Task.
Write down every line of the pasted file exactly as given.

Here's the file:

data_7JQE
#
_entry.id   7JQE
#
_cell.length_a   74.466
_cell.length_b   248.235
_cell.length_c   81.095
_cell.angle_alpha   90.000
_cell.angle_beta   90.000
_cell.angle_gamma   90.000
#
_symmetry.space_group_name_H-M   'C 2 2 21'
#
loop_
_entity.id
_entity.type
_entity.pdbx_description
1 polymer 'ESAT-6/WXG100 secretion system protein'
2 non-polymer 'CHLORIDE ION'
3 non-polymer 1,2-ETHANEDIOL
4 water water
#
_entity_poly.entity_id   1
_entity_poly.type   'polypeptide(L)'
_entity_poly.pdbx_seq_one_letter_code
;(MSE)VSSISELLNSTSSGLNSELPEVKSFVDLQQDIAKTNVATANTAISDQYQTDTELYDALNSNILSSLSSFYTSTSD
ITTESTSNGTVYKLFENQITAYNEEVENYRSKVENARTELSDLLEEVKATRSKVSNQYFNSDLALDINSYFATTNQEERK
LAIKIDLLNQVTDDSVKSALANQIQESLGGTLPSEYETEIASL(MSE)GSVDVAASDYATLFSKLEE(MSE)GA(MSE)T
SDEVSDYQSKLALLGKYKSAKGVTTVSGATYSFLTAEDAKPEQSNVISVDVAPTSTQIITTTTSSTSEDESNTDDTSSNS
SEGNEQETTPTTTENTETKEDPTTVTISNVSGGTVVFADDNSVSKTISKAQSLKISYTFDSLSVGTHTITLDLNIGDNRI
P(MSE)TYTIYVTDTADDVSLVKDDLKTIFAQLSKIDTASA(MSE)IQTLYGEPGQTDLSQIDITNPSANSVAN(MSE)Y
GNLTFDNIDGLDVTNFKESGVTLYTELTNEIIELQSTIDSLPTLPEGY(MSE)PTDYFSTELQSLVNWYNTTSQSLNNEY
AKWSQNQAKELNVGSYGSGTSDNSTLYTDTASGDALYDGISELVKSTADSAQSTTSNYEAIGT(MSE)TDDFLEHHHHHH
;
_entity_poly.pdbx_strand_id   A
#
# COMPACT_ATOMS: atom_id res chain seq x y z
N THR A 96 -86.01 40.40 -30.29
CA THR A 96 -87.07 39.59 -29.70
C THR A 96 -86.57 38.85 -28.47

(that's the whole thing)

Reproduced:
data_7JQE
#
_entry.id   7JQE
#
_cell.length_a   74.466
_cell.length_b   248.235
_cell.length_c   81.095
_cell.angle_alpha   90.000
_cell.angle_beta   90.000
_cell.angle_gamma   90.000
#
_symmetry.space_group_name_H-M   'C 2 2 21'
#
loop_
_entity.id
_entity.type
_entity.pdbx_description
1 polymer 'ESAT-6/WXG100 secretion system protein'
2 non-polymer 'CHLORIDE ION'
3 non-polymer 1,2-ETHANEDIOL
4 water water
#
_entity_poly.entity_id   1
_entity_poly.type   'polypeptide(L)'
_entity_poly.pdbx_seq_one_letter_code
;(MSE)VSSISELLNSTSSGLNSELPEVKSFVDLQQDIAKTNVATANTAISDQYQTDTELYDALNSNILSSLSSFYTSTSD
ITTESTSNGTVYKLFENQITAYNEEVENYRSKVENARTELSDLLEEVKATRSKVSNQYFNSDLALDINSYFATTNQEERK
LAIKIDLLNQVTDDSVKSALANQIQESLGGTLPSEYETEIASL(MSE)GSVDVAASDYATLFSKLEE(MSE)GA(MSE)T
SDEVSDYQSKLALLGKYKSAKGVTTVSGATYSFLTAEDAKPEQSNVISVDVAPTSTQIITTTTSSTSEDESNTDDTSSNS
SEGNEQETTPTTTENTETKEDPTTVTISNVSGGTVVFADDNSVSKTISKAQSLKISYTFDSLSVGTHTITLDLNIGDNRI
P(MSE)TYTIYVTDTADDVSLVKDDLKTIFAQLSKIDTASA(MSE)IQTLYGEPGQTDLSQIDITNPSANSVAN(MSE)Y
GNLTFDNIDGLDVTNFKESGVTLYTELTNEIIELQSTIDSLPTLPEGY(MSE)PTDYFSTELQSLVNWYNTTSQSLNNEY
AKWSQNQAKELNVGSYGSGTSDNSTLYTDTASGDALYDGISELVKSTADSAQSTTSNYEAIGT(MSE)TDDFLEHHHHHH
;
_entity_poly.pdbx_strand_id   A
#
# COMPACT_ATOMS: atom_id res chain seq x y z
N THR A 96 -86.01 40.40 -30.29
CA THR A 96 -87.07 39.59 -29.70
C THR A 96 -86.57 38.85 -28.47